A new aggregator targeting small businesses and households has secured £545,000 to scale its operations. Rather than target the largest firms, Upside Energy is attempting to build demand-side response from the bottom up.
The firm believes small businesses are underserved by current market demand-side response (DSR) programmes and participants. While aggregators have made strides in educating larger businesses around getting paid not to use power or by switching to on-site generation when the power system is stretched, smaller firms make up the bulk of the market, according to CEO and founder Graham Oakes.
“The energy system is very complex. Most small businesses don’t really know much about demand response,” he told The Energyst.
“Even large businesses are aware of STOR (short-term operating reserve, the oldest of National Grid’s balancing services) but they don’t tend to be aware of frequency response (a newer service which is more technically challenging and requires much faster response time but which pays providers much more). So there is still quite a lot of education to be done.”
Alongside households with solar PV, Oakes thinks the UK’s hundreds of thousands of uninterruptible power supplies (UPS) are a good place to start scaling DSR.
“There are a lot of small businesses with UPS and a lot of large businesses with multiple small sites. We are talking to water companies, for example, that have pumping stations and sewerage infrastructure all over the place, often with instrumentation with a small UPS attached.”
The firm uses a cloud-based platform to connect those UPS and monitor them remotely. When the power system is tight, it can aggregate the systems to help balance the grid. National Grid pays aggregators for such services and Oakes says Upside gives 75% of the revenue back to participating businesses. When there is plenty of spare capacity, Upside can recharge the batteries when electricity is at its cheapest, so that businesses are effectively arbitraging power price differentials as well as getting paid a service fee.
Oakes says smaller businesses – and also larger firms – tend to be risk averse when it comes to using their UPS for anything other than emergency back-up. But he thinks that is the wrong mindset.
“From a small business perspective, one of the most important things is not just the revenue we create but actually in the monitoring of the UPS that we do,” says Oakes. “The fact that we are regularly testing the UPS and checking how it responds means that we can spot early on when the battery is degrading.”
He says that is a “very valuable service”.
“If you have a UPS, your concern is: ‘if someone is using the battery for something else, what happens when the power goes down and my battery is drained?’.
“But the real risk for a small businesses is that the UPS sits there in a corner doing nothing for three years because the grid is very reliable. It is only when you do have a power outage that you find out that the battery has degraded,” he says. “You thought you had an hours’ worth of battery – but it actually dies after 10 minutes. So we can help them manage that risk.”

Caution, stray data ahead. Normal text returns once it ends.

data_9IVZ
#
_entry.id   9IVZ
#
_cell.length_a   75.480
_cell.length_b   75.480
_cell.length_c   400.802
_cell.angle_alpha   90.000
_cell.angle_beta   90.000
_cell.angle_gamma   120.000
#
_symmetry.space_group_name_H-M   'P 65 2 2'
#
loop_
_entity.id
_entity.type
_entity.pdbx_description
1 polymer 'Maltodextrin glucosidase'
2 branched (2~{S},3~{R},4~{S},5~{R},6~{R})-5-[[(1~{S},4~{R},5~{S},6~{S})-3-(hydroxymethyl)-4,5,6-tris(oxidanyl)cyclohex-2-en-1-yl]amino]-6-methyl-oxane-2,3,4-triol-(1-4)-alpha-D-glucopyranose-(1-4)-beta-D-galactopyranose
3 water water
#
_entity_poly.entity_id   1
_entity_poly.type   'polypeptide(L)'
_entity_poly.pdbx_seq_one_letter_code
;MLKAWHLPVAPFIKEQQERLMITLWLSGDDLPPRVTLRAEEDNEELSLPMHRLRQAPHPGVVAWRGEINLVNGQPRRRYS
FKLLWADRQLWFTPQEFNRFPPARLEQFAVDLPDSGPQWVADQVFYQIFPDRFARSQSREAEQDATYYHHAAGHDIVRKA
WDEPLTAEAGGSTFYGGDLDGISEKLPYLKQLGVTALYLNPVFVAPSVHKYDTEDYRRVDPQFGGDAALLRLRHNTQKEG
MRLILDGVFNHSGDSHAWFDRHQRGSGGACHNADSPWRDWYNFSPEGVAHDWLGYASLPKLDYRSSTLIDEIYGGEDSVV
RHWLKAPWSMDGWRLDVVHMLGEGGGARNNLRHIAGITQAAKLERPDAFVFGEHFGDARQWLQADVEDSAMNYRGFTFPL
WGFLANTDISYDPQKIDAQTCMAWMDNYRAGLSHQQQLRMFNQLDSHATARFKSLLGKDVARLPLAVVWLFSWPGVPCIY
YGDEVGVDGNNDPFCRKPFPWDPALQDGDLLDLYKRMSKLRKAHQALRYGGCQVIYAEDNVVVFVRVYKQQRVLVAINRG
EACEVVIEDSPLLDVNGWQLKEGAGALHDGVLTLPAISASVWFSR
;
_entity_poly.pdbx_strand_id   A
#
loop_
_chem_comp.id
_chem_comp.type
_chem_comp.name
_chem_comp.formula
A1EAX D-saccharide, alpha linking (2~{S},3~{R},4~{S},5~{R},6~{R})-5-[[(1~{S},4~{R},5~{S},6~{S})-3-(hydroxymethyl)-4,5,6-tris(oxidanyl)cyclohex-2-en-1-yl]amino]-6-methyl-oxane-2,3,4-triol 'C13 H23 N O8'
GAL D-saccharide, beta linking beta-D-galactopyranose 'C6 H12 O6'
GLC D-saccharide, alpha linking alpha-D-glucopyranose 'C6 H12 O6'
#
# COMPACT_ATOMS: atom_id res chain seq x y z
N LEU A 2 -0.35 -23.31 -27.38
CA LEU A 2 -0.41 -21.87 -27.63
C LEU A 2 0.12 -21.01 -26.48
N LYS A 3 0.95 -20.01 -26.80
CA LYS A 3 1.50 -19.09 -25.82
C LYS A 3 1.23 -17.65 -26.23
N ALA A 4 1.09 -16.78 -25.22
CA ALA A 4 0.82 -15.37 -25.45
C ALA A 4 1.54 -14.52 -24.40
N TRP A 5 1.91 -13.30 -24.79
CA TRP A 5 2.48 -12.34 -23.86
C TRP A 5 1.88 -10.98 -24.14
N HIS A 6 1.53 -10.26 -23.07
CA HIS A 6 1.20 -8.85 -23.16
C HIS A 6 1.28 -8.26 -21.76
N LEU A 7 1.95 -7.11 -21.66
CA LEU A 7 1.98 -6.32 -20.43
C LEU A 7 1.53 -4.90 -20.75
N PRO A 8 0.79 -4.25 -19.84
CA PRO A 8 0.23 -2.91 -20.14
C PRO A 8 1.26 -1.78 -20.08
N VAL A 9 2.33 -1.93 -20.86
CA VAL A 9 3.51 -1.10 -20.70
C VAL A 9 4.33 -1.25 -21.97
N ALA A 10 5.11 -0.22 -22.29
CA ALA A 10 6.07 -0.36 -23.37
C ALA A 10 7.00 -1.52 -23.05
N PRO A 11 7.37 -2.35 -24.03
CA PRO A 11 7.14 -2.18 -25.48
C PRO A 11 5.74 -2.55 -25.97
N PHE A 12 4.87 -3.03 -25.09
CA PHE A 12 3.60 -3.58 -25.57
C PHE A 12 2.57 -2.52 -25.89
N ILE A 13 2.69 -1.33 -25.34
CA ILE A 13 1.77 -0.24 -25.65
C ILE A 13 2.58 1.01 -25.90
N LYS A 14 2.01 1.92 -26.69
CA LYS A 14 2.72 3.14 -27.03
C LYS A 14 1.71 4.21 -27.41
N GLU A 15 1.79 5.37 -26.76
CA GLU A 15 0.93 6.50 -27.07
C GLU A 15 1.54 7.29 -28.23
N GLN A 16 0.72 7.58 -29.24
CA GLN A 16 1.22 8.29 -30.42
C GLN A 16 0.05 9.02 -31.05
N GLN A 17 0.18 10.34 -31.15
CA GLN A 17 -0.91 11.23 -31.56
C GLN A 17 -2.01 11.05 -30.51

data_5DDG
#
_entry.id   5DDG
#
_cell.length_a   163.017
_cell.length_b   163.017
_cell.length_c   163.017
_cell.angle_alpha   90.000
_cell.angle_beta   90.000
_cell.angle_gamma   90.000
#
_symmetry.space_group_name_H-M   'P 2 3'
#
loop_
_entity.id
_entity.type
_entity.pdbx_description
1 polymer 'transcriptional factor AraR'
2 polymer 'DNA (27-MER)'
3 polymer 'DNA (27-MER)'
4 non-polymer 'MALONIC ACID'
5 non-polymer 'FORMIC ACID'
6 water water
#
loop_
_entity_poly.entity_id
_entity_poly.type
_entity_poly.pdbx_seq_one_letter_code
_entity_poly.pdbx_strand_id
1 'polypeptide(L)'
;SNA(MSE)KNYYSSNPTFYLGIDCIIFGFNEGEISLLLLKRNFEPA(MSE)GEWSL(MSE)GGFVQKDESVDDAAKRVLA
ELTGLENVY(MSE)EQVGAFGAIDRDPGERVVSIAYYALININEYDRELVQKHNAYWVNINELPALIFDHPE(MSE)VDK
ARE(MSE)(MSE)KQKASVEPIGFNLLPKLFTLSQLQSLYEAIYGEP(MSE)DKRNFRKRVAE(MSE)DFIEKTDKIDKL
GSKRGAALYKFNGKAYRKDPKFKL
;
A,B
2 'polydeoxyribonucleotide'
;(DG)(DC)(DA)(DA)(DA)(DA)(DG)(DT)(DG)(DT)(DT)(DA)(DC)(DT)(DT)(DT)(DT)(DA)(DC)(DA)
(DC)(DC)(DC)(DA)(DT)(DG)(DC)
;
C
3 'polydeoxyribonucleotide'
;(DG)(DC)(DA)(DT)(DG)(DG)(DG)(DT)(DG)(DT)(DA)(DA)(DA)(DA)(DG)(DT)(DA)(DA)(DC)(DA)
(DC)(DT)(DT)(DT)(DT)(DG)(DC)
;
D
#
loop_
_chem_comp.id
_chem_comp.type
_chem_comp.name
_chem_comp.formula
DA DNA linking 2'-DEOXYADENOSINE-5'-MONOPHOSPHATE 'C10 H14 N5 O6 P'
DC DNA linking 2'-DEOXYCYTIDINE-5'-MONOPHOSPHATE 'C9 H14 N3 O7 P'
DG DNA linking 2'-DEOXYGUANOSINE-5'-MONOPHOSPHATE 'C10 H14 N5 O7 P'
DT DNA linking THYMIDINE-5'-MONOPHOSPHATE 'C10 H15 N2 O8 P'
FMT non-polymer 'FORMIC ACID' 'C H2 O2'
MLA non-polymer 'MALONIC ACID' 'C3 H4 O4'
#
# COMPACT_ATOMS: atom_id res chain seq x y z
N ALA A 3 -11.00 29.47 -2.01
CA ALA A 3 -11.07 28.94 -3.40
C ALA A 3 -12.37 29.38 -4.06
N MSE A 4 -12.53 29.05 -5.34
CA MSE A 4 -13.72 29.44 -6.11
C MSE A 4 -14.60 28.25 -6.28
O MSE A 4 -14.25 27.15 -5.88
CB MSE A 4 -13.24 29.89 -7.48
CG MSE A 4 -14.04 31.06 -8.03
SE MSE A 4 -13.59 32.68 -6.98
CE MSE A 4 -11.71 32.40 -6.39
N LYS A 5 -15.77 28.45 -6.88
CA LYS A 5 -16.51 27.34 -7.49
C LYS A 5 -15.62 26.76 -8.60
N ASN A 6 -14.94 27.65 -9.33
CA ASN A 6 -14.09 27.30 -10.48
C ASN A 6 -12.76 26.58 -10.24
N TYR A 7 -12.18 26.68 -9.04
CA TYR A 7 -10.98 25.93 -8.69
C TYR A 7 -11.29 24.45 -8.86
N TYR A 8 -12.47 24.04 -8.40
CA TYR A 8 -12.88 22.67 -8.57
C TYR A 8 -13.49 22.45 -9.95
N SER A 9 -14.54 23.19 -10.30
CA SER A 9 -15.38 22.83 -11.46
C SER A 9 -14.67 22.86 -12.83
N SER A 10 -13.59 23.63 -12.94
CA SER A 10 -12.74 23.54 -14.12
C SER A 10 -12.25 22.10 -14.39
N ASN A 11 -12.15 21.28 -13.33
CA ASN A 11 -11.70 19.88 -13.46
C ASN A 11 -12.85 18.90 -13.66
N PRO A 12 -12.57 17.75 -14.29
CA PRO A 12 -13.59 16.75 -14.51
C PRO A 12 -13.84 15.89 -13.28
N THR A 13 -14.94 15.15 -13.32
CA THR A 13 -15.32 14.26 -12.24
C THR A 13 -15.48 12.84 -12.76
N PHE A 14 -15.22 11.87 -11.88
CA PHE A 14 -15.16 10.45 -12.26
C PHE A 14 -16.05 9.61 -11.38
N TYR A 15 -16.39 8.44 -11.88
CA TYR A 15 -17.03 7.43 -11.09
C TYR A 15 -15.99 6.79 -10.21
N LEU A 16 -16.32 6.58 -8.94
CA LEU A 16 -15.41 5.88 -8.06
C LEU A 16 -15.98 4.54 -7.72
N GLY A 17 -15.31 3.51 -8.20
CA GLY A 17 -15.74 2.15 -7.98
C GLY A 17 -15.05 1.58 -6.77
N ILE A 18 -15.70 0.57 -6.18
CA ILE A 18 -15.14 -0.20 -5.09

That effectively allows businesses to monetise maintenance regimes as well as assets. But the challenge is convincing people that they are actually making their operations more robust rather than compromising them, says Oakes. Part of that fear of failure has been sown by the UPS manufacturers. Oakes believes they need to start pushing a “more nuanced” message.
“The risk aversion is there because UPS manufacturers have sold risk and said ‘it is really dangerous out there and you need our kit to address that’. There is a slightly more nuanced message and that is where we want to work with manufacturers and their reseller channels to put out there.”
He says the firm’s business model is to work with resellers because there is benefit for all parties.
“Through the battery monitoring service we are actually helping them identify where they should be selling battery testing and maintenance services. You should replace batteries every three or four years, but a lot of small businesses don’t do that,” says Oakes. “So we are helping the resellers open up some of that maintenance revenue and in return they are helping to explain our service and sell a slightly more complicated message.”
Upside, which was born out of a National Grid competition in 2013 and has received funding from both Decc and Innovate UK as well as the latest £545,000 from ClearlySo, is currently managing about 400kW of load via field pilots, mainly via sub-50kW sites. Next quarter it will launch larger scale pilots with the aim of entering National Grid’s Firm Frequency Response Bridging scheme (FFR Bridging) in the first quarter of 2017. That requires a 1 MW minimum clip. But Oakes is confident the company – with fresh funds under its belt and advisors that include former SSE boss Ian Marchant – can quickly scale.
“We have set ourselves aggressive targets. You have got to have 10MW to be a serious player with National Grid and so [our thrust now] is recruiting that capacity.”
He says once the challenges around “metering and demonstrating from a large number of sites that you are meeting National Grid’s requirements” have been met, the company may look upstream in terms of business customers.
But with the emergence of batteries and smart technologies, the domestic solar PV sector could actually dwarf the non-domestic market, Oakes believes.
“There is huge pent-up demand on solar PV. People hate the fact that they have to export it at x pence in the morning and import it at a higher rate in the evening. People want to self-consume. Up until now the economics have not been there. But we are on the cusp. So I think our initial capacity will be [mostly from] small business, but the domestic PV side is going to take off quite quickly.”